One More Page Books: A Novel Concept
Whether you’re looking to geek out with fellow bibliophiles, indulge your sweet tooth or feed your latest obsession, this indie bookstore has it all.
Don’t come here just to buy a book. If that’s all you’re after, you’ll miss half of what’s so great about One More Page, the independent bookstore off Lee Highway on the border of Arlington and Falls Church. The reason you come here is because you love to read and discuss what you’ve just read. Or because you’re looking for a tip on that great author you would never have heard of otherwise. Oh—and you also come here to buy ketchup.
Yes, ketchup. Store owner Eileen McGervey stocks it—the elusive Henry’s Grandma’s Catsup, to be exact—because one of her customers was clamoring for a bottle.
“They used to use it at Ray’s Hell-Burger,” explains McGervey, who grew up in Pittsburgh but has lived in Arlington for most of the past 25 years. “It has a very distinctive taste, but you can’t get it anywhere around here.” In a signature display of responsiveness to the quirky preferences of her clientele, she now sells the condiment alongside local fair-trade coffees, unusual chocolates, wines and, of course, New York Times best-sellers. “Sometimes people just run in to buy a few bottles,” she laughs.
Seeking to start a new chapter in her life after a 20-year stint as a consultant for tech companies, McGervey opened One More Page in January 2011. She did it, in part, to indulge her own desire to be surrounded by “books, wine, chocolate and the people who love them.”
She also wanted to create a gathering place where literary types could touch down and interact. So far, the concept seems to be working.
“Some people send me the Amazon links for books that they want me to order,” McGervey says with a smile, admitting to some satisfaction in giving the monster bookseller a run for its money. But One More Page also offers a level of personalization that the Internet can’t. “A lot of times, people come in and they don’t even know what they want yet,” she explains. “That’s what we’re here for.”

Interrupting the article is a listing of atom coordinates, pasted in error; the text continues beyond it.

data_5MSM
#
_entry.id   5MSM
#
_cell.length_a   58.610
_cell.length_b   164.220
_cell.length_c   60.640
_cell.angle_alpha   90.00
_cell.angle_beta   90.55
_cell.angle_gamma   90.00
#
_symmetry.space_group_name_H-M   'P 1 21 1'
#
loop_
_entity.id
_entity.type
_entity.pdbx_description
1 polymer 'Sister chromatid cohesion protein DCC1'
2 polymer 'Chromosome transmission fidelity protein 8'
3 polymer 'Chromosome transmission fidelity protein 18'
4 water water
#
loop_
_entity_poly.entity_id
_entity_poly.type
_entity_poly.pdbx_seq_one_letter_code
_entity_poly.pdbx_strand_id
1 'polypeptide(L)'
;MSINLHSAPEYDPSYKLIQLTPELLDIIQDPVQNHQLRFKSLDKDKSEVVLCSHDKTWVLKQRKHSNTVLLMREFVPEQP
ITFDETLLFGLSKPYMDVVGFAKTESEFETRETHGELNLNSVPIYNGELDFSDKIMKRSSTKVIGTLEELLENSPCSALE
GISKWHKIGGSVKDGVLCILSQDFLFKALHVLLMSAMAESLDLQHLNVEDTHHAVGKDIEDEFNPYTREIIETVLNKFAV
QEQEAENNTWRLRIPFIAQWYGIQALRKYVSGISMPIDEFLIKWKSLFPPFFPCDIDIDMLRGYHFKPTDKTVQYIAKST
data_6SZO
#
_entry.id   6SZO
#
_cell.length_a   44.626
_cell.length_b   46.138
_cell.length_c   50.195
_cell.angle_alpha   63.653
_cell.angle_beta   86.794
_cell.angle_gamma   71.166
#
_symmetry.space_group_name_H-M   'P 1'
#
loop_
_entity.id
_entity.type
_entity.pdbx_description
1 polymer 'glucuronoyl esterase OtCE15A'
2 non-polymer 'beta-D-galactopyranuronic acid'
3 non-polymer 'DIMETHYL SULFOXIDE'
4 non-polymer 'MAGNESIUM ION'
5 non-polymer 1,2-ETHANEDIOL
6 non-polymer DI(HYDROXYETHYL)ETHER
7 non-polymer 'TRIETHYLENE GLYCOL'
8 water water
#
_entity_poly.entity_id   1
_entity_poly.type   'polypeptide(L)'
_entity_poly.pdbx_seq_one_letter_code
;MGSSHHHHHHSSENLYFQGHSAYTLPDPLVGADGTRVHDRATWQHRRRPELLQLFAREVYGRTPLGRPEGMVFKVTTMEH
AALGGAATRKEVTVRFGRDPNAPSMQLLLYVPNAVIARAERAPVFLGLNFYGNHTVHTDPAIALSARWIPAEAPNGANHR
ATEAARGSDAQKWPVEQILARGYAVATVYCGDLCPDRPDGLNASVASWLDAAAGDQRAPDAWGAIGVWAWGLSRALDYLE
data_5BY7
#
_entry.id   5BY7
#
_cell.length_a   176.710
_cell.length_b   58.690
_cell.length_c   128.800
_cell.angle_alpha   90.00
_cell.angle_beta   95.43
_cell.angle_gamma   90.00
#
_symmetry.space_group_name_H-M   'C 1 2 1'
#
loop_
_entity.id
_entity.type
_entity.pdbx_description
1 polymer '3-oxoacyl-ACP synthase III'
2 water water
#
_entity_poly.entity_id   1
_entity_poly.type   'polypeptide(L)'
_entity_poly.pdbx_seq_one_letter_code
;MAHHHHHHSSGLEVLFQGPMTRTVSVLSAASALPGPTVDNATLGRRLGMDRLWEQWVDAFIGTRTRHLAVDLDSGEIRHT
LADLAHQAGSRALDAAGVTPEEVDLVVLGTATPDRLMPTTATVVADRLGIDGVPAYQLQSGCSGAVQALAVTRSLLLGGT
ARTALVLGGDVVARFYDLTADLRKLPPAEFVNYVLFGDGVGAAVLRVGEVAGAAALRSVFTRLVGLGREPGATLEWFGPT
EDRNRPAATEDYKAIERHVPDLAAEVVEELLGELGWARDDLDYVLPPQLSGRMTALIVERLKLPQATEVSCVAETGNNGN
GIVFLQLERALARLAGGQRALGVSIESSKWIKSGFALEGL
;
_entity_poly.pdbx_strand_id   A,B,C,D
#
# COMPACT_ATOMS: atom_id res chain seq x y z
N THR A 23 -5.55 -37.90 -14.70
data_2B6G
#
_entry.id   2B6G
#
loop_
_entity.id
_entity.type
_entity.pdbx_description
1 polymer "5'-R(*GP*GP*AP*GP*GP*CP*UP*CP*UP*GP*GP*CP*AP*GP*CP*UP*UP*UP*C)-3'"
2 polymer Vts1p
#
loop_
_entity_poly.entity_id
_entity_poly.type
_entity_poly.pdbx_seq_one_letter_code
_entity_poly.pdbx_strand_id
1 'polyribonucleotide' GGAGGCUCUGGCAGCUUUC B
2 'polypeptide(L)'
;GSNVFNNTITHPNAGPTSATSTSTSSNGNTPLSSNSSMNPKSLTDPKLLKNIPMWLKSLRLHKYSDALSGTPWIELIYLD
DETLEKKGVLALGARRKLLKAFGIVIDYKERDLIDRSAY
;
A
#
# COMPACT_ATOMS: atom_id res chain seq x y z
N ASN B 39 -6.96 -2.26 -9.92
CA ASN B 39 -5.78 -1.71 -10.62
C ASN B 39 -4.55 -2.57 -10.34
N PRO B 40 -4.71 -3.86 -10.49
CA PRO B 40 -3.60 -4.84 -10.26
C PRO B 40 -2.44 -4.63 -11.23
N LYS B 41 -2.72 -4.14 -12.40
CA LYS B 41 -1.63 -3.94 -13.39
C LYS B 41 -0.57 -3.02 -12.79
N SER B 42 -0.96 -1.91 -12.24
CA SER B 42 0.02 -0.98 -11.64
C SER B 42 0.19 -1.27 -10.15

The store functions as something of a community center, running six different book clubs for genres ranging from young adult literature to spirituality to international mysteries. Authors have added the store as a stop on their book tours. Local author Sallie Lowenstein leads writing workshops for kids between the ages of 9 and 18.
In addition to book readings two or three times a week, the shop hosts occasional wine tastings, with expert tutorials in viticulture. If there’s something you’d like to attend that’s not already on the calendar, just let McGervey know; she’ll see if she can make it happen.
In fact, the entire operation seems to run on what people like. “When people are in a bookstore, they’re in a pretty good mood. They come in for something that gives them pleasure,” she observes.
The store’s “decadent corner” comprises a stash of brain-candy reads—humor, memoirs and food and travel writing—as well as exotic Vosges chocolates in flavors like Smoke & Stout (“I thought it was going to taste like ashtrays and beer,” McGervey says, “but actually, it’s pretty good.”) and about two dozen wine selections, which lean heavily toward the owner’s particular taste for big, voluptuous reds.
Above several bottles are suggested book pairings and tasting notes, gently nudging customers to give in to their desire to uncork a bottle for the very special occasion of curling up with a delicious new novel.
I would be remiss not to mention the bathroom. It looks like a preteen girl’s bedroom, except that instead of walls covered with Justin Bieber posters, it’s plastered with photos of staff members posing with their favorite authors, including Richard Thompson, Brad Parks and Donna Andrews.
As for literature, the standard roster of new releases and classics is on hand, as is an expansive collection of kids’ books and gifts, volumes from local authors, and topical favorites. (On a recent visit, displays were dedicated to fans of both Downton Abbey and Fifty Shades of Grey.) Throughout the store, Post-it notes dot the covers of beloved tomes, with thoughts from the staff about what makes each title worth picking up. A cart in the center of the store holds overstock books that customers can take for free.
McGervey seems to be scratching a previously unsatisfied itch for many local book lovers. “At least once a week, someone comes in here and says, ‘I only buy stuff here because I don’t want you to go away,’ ” she says. “It’s really touching to me because this is my dream, but it’s also meaningful to a lot of other people in the community.”
Style columnist Adrienne Wichard-Edds appreciates an excuse to pair wine with anything.